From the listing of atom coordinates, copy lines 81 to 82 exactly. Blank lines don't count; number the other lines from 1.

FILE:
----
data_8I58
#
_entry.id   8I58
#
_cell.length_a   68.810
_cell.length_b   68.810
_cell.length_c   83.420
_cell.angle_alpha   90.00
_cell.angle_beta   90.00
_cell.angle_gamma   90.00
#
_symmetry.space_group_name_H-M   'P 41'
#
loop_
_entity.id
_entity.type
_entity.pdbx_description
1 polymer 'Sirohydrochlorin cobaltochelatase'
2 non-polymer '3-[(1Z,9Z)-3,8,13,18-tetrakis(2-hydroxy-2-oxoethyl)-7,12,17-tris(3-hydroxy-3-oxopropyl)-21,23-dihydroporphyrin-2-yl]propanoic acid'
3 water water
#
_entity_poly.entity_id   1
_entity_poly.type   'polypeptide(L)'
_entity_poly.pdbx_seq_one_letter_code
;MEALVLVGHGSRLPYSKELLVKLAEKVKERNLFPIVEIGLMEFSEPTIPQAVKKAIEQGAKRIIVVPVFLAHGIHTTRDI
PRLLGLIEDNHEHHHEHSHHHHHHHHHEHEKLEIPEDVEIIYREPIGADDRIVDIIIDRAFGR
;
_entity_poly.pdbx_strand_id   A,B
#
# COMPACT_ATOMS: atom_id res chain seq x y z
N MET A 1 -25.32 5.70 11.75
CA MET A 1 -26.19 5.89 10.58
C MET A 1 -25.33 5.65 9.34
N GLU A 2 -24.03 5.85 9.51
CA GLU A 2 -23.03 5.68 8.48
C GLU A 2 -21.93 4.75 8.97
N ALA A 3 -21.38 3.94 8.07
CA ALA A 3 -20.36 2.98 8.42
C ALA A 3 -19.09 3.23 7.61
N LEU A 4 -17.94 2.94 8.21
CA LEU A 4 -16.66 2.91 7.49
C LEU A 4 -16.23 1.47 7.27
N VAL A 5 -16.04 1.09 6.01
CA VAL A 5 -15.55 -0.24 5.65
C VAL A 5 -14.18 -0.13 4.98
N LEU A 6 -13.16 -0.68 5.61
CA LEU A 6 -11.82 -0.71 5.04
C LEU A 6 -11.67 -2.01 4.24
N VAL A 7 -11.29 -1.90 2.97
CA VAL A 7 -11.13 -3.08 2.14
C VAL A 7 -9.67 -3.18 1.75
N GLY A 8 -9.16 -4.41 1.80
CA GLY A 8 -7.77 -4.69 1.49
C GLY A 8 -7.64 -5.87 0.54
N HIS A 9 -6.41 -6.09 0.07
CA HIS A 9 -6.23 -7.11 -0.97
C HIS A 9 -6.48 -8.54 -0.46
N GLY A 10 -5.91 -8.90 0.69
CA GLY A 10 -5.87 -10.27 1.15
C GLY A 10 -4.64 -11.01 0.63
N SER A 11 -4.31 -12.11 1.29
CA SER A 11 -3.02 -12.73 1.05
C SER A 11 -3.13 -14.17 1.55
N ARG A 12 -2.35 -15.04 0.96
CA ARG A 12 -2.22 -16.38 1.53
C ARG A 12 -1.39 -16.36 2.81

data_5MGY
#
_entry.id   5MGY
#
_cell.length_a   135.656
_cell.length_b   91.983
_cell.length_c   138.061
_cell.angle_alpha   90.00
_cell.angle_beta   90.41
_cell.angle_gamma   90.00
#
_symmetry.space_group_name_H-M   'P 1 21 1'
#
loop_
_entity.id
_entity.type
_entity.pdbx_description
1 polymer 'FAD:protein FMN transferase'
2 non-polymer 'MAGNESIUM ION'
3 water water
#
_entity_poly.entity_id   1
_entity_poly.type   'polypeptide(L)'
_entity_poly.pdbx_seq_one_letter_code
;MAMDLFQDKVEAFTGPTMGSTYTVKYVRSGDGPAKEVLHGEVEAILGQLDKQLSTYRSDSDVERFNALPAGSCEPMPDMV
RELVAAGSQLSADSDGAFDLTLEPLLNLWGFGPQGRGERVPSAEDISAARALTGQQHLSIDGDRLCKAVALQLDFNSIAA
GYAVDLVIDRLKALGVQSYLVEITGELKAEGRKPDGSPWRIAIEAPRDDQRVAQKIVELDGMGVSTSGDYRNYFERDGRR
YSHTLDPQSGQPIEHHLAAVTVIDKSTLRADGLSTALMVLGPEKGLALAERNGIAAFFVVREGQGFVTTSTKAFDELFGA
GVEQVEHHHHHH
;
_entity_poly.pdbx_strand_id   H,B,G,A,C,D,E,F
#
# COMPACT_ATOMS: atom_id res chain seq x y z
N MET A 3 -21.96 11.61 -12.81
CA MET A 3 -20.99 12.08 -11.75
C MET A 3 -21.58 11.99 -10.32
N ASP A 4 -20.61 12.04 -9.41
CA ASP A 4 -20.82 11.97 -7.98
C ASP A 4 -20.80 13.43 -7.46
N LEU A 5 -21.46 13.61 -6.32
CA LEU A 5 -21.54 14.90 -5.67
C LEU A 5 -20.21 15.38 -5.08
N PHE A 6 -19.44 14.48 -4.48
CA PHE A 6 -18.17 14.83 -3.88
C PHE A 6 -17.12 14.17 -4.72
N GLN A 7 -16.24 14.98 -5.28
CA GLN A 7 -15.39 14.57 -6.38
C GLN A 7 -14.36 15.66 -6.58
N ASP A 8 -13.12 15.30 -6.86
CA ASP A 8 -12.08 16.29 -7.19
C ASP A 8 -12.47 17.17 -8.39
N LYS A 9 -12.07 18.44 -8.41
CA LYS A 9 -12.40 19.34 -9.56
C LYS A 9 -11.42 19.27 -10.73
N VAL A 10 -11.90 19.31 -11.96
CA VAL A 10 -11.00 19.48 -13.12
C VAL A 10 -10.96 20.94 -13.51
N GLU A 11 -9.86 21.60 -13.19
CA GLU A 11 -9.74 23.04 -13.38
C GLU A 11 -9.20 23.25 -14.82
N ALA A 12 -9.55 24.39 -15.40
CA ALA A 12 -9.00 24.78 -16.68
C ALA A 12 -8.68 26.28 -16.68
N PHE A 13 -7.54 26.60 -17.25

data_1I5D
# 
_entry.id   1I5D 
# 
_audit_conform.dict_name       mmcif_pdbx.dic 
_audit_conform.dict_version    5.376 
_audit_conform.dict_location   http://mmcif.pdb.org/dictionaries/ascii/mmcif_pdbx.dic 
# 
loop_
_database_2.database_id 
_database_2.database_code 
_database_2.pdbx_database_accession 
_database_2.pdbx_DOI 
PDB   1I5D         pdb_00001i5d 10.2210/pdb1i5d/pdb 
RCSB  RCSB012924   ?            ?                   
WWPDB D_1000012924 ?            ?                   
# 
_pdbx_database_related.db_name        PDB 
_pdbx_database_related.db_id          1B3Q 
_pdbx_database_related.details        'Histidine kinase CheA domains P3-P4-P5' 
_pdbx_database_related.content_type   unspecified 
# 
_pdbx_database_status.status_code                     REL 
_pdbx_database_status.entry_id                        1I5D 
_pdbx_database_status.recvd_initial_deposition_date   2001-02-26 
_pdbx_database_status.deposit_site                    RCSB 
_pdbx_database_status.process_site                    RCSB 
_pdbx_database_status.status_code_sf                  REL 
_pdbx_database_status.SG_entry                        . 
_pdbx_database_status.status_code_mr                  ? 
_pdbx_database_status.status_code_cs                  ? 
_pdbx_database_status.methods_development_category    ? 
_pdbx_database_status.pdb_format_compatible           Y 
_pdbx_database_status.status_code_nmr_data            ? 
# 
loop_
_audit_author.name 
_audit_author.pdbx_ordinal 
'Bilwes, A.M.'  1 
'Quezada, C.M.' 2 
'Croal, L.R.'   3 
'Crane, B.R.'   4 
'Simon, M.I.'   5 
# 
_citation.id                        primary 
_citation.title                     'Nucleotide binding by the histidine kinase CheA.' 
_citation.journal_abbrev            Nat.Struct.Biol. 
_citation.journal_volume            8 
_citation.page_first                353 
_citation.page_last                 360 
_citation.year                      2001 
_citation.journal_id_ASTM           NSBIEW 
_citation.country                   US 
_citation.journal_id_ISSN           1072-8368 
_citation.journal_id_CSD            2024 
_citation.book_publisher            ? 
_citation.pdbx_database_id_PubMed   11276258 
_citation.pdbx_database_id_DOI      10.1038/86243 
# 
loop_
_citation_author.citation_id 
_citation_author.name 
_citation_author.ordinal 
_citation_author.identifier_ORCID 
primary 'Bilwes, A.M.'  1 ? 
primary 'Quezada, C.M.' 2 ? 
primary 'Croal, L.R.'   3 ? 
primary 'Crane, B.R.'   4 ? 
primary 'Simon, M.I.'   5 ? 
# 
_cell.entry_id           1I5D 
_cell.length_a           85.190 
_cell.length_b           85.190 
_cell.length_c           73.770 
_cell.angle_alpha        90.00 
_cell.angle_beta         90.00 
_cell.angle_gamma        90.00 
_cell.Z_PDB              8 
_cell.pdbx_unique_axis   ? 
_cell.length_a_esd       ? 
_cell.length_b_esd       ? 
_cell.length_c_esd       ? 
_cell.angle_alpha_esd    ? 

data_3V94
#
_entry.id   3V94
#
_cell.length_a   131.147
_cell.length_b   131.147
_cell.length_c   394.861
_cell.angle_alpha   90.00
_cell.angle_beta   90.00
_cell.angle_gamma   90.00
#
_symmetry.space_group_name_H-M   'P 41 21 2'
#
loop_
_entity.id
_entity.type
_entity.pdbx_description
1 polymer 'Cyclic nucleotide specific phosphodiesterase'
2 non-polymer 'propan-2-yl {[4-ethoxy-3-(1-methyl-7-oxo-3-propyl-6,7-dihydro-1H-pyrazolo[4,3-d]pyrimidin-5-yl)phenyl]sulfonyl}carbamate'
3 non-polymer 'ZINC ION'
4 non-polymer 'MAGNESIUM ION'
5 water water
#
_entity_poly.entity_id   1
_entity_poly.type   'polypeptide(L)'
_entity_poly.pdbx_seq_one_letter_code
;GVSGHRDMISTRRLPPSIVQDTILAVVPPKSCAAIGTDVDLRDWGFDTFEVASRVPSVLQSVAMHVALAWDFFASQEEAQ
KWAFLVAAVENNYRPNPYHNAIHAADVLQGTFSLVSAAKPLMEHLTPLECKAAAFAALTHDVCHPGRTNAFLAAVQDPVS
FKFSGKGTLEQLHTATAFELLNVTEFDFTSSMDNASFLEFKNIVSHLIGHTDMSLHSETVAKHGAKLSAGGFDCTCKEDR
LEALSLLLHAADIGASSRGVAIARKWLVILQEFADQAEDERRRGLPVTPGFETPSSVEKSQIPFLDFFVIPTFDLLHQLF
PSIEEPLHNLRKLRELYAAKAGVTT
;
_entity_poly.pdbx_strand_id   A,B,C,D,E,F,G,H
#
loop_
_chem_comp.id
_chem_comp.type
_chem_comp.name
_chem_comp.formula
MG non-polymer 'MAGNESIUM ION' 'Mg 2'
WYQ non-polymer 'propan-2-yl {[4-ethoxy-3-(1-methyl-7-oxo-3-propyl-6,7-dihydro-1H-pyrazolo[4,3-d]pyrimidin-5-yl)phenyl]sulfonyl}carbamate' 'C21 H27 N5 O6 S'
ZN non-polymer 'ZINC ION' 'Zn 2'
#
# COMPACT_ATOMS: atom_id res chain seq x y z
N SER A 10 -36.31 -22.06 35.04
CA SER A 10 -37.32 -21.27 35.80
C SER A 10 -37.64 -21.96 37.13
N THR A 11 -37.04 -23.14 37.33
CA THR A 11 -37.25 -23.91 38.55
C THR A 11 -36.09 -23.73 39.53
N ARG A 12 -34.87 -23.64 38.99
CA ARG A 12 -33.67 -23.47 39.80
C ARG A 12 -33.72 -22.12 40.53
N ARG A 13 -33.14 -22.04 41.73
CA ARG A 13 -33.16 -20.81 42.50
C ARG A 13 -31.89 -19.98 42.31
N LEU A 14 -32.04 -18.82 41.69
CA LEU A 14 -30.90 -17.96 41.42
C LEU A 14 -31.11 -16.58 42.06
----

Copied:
_entity.id
_entity.type